On June 10, presumptive Democratic presidential nominee Sen. Barack Obama convened a meeting in a law office in downtown Chicago with a wide array of about thirty evangelical leaders, in an unprecedented effort to win their support. Obama insisted that the meeting remain entirely off the record, forbidding participants from disclosing his statements to the press. His campaign has kept the names of attendees a closely guarded secret. But through interviews with participants and overlooked statements in obscure publications of the Christian press, a first-hand picture of the meeting emerges, starkly at odds with the news reports that accepted the formal version at face value.
News accounts about the meeting stated that Obama impressed his audience with his sincerity, depth of theological knowledge and communication skills. But according to those present, he did little to assuage the hostility that many of the assembled--particularly the conservative white evangelicals--harbor toward him and his liberal positions on social issues. As I reported this week for The Nation, those differences reached a crescendo when the Rev. Franklin Graham directly confronted Obama about his supposedly Muslim background and Christian authenticity.
Franklin Graham, son of the evangelical icon Billy Graham and head of the international Christian aid organization Samaritan's Purse, was seated next to Obama at the meeting. He peppered Obama with pointed questions, repeatedly demanding to know if the senator believed that "Jesus was the way to God or merely a way." Graham, who once incited an international controversy by calling Islam a "very evil and wicked religion," proceeded to inquire about the Muslim faith of Obama's father, suggesting that Obama himself may be a Muslim.
"They focused on abortion, gay marriage, and then Franklin Graham tried to get Senator Obama saved," said Rev. Eugene Rivers, an African-American pastor from Boston who attended the meeting. Rivers told the Religion News Service that Graham pointedly questioned Obama's "father's connections to Islam." Obama reportedly said of his father, "The least of things he was was Islamic."
Graham's spokesman, Mark DeMoss, denies that Graham asked Obama about his father's Muslim faith. DeMoss did, however, confirm that Graham questioned whether the candidate believed Jesus was the only way to Heaven. "Jesus is the only way for me. I'm not in a position to judge other people," Obama responded, according to Rivers.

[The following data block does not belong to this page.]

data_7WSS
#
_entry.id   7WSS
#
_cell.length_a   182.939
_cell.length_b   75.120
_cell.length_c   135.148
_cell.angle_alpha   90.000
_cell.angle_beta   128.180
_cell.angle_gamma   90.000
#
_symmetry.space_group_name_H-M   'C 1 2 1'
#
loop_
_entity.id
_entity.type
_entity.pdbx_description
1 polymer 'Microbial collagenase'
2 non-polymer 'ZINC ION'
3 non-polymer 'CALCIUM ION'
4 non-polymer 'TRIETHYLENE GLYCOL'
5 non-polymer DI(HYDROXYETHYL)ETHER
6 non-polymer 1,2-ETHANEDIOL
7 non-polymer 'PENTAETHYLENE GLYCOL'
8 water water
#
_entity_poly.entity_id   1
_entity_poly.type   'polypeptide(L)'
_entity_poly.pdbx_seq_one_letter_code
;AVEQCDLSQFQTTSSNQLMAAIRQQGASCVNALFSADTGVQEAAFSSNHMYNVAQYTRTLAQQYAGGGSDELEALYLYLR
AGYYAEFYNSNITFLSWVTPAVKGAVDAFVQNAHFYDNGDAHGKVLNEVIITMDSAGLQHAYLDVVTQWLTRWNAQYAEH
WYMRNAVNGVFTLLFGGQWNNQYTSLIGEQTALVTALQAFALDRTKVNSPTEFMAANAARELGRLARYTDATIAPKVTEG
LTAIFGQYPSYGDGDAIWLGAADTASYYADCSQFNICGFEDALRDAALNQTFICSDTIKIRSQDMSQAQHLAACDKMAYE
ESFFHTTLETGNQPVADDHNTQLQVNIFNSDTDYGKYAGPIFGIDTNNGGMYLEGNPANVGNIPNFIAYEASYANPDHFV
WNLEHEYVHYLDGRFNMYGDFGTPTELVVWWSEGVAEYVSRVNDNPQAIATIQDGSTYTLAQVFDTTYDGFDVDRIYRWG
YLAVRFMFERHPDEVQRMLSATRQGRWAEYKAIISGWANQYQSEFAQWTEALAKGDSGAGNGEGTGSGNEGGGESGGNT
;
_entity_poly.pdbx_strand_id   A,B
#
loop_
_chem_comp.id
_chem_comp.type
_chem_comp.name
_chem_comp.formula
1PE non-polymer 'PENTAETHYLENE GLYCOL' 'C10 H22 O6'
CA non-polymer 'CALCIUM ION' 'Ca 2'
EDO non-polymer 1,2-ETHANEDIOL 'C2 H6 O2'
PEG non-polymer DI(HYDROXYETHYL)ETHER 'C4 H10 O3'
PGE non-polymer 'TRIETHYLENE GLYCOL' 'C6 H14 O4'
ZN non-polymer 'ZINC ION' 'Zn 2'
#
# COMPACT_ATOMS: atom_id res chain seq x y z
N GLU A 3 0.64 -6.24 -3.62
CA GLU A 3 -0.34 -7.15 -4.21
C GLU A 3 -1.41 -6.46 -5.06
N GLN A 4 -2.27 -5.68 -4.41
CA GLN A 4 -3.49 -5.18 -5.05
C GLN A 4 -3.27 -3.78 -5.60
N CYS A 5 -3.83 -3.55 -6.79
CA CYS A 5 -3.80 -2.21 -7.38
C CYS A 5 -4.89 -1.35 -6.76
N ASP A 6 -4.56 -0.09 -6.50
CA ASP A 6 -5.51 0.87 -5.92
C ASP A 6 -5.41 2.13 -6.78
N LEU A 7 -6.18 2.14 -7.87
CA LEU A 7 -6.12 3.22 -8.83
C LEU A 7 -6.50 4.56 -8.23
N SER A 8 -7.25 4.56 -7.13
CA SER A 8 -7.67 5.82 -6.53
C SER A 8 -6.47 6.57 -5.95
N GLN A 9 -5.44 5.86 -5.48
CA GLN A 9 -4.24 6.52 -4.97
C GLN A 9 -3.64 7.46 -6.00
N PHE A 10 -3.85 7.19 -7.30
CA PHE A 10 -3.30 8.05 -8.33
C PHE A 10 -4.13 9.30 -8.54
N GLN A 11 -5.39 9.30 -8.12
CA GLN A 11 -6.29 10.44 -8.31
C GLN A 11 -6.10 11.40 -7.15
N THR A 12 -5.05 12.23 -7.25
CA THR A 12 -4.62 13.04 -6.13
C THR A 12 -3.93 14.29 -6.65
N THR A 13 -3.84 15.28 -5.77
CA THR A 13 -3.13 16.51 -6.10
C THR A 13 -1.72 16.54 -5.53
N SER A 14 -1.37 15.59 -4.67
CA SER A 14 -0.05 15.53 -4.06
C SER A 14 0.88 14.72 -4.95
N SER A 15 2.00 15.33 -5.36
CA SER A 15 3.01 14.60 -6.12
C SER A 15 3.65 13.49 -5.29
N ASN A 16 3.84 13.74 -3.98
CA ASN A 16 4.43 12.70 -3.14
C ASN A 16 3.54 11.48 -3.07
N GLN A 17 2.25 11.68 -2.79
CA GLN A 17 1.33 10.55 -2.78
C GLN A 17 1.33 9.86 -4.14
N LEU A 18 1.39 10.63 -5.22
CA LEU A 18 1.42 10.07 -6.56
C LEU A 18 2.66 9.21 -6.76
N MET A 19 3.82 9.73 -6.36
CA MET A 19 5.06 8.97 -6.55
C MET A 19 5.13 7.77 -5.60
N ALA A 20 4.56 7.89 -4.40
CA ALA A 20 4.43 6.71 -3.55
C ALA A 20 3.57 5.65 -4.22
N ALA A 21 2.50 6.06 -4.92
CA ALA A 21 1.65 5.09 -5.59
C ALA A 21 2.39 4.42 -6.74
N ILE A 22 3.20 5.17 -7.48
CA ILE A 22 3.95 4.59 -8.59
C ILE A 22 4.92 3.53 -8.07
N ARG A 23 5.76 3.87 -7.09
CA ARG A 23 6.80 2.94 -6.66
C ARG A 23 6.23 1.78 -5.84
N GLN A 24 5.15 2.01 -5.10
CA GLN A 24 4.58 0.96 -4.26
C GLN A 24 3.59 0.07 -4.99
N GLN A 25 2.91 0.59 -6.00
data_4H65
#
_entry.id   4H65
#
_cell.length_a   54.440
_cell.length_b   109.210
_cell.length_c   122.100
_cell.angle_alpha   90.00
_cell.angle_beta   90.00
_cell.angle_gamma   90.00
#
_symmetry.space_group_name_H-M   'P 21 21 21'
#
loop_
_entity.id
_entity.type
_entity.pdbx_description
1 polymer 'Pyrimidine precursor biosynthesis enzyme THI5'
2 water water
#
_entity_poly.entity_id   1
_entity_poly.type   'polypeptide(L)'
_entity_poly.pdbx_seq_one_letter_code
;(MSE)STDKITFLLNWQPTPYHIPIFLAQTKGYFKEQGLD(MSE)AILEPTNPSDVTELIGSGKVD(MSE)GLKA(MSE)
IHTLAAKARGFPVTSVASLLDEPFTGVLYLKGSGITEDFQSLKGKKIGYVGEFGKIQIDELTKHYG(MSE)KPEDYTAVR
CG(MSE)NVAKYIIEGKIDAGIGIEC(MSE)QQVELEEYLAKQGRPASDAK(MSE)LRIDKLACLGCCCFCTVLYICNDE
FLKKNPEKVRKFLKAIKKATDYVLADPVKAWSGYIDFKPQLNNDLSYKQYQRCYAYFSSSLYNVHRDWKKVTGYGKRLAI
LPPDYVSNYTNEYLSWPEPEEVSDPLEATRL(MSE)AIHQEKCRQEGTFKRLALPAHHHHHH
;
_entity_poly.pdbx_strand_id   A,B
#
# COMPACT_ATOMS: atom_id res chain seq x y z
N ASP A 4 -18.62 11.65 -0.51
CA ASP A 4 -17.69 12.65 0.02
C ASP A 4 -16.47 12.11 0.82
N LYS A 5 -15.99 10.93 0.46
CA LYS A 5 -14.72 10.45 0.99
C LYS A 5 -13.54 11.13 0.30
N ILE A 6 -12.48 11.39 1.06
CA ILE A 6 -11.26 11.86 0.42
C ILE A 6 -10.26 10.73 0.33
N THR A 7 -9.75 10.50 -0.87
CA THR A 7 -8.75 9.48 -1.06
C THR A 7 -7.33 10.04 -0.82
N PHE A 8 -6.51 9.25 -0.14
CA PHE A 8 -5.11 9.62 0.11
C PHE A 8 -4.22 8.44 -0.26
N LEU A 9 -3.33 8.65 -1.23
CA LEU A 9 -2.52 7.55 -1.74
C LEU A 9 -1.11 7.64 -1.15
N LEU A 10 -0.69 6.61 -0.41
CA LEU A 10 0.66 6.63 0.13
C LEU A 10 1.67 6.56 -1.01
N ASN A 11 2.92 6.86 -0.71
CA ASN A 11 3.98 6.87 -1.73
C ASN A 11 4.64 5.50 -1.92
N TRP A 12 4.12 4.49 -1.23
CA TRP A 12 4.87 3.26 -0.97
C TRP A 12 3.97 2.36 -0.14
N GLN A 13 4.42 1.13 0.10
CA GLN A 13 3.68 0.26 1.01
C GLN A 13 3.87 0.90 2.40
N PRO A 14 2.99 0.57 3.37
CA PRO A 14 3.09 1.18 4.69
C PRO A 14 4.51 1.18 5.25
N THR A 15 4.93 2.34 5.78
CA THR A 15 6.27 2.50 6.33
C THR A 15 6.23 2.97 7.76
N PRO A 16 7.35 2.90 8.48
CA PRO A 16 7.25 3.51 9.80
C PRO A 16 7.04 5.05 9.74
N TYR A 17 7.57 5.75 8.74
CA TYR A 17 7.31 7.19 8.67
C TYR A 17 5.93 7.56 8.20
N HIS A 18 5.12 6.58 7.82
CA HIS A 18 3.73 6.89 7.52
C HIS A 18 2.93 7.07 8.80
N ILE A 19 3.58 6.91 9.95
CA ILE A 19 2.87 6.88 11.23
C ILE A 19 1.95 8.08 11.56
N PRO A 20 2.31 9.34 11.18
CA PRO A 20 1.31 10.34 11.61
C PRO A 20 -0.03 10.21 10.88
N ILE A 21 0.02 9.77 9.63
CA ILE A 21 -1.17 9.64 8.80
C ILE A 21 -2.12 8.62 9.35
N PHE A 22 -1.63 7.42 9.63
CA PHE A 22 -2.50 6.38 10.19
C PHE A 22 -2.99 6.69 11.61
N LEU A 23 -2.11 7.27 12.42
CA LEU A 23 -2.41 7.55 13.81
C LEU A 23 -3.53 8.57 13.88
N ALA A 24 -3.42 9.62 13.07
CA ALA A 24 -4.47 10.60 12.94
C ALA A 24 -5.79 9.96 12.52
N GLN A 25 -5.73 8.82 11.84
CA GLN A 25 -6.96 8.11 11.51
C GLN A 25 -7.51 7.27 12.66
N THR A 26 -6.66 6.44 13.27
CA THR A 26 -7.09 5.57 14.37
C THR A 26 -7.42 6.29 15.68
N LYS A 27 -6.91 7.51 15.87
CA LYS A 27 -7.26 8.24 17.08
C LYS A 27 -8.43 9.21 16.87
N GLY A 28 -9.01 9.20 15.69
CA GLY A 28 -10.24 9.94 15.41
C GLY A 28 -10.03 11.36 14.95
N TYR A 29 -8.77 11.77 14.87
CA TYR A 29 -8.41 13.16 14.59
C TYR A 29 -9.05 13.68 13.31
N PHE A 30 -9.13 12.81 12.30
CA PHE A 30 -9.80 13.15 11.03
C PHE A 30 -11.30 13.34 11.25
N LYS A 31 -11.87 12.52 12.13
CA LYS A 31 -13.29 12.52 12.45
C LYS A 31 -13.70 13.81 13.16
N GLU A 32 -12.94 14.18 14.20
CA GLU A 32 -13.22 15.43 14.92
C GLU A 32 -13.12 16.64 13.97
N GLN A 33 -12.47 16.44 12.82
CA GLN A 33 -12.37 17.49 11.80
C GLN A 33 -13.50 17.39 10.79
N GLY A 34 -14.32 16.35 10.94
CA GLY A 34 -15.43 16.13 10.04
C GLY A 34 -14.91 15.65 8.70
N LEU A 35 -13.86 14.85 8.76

Stephen Strang, a right-wing Pentecostal, was among those invited to Obama's meeting. He is the multimillionaire publisher of Charisma, an evangelical magazine, and a signatory of the World Evangelical Alliance statement urging evangelization of Jews. In naming him one of the twenty-five "most influential evangelicals in America," Time called Strang "a Bush favorite ever since his homegrown Christian publishing house, Strang Communications, released The Faith of George W. Bush, the first spiritual biography of the President, in 2003." "We didn't write it to help Bush, but it no doubt helped elect him," declares Strang. He is also a close associate of controversial End Times theology proponent Pastor John Hagee, whose endorsement presumptive Republican nominee Sen. John McCain recently rejected after a firestorm of criticism. Strang is a member of the board of Hagee's organization, Christians United For Israel, and a publisher of Hagee's book on Israel. Strang told me that several participants, not just Graham, expressed concern about the Muslim background of certain Obama family members. Obama replied that he had hardly known his father, who left his family when Obama was 2, and he sought to downplay the notion that his stepfather, an Indonesian Muslim, was active in his faith. "I remember [Obama] saying, 'We never went to the mosque when we lived in Indonesia,' " Strang said.
Strang told me that as the meeting drew to a close, one evangelical leader who supported Obama ("a friend" Strang refused to name) stood and "lectured" the other attendees about the faith of Obama's opponent, Republican Senator John McCain. The pro-Obama preacher railed about McCain's divorce as evidence of his lack of religious commitment, and added that McCain has demonstrated discomfort with public expressions of faith. "He also said that McCain swore on the Senate floor," Strang recounted. "He seemed to be saying that if Christians can support a flawed candidate like McCain, the implication was, why couldn't they support a candidate with flawed policies like Obama?"
Strang recalled that Obama did not rebuke the minister for his personal and pointed remarks about McCain. Instead, according to Strang, Obama simply smiled and said he would not make any attempt to undermine his opponent's faith.
Strang said he found Obama's outreach to evangelicals refreshing. "Obama was very clear that he wanted to involve people of faith in the process and he seemed to say that he would be inviting people like this to the White House," said Strang, who was invited twice to the White House by George W. Bush and once by his father. "He was very sincere and I think he scored some points." But Strang was not persuaded. He is a strong supporter of McCain. "I support him 99 percent. How I vote is based on whether the candidate is for or against life, period," Strang said.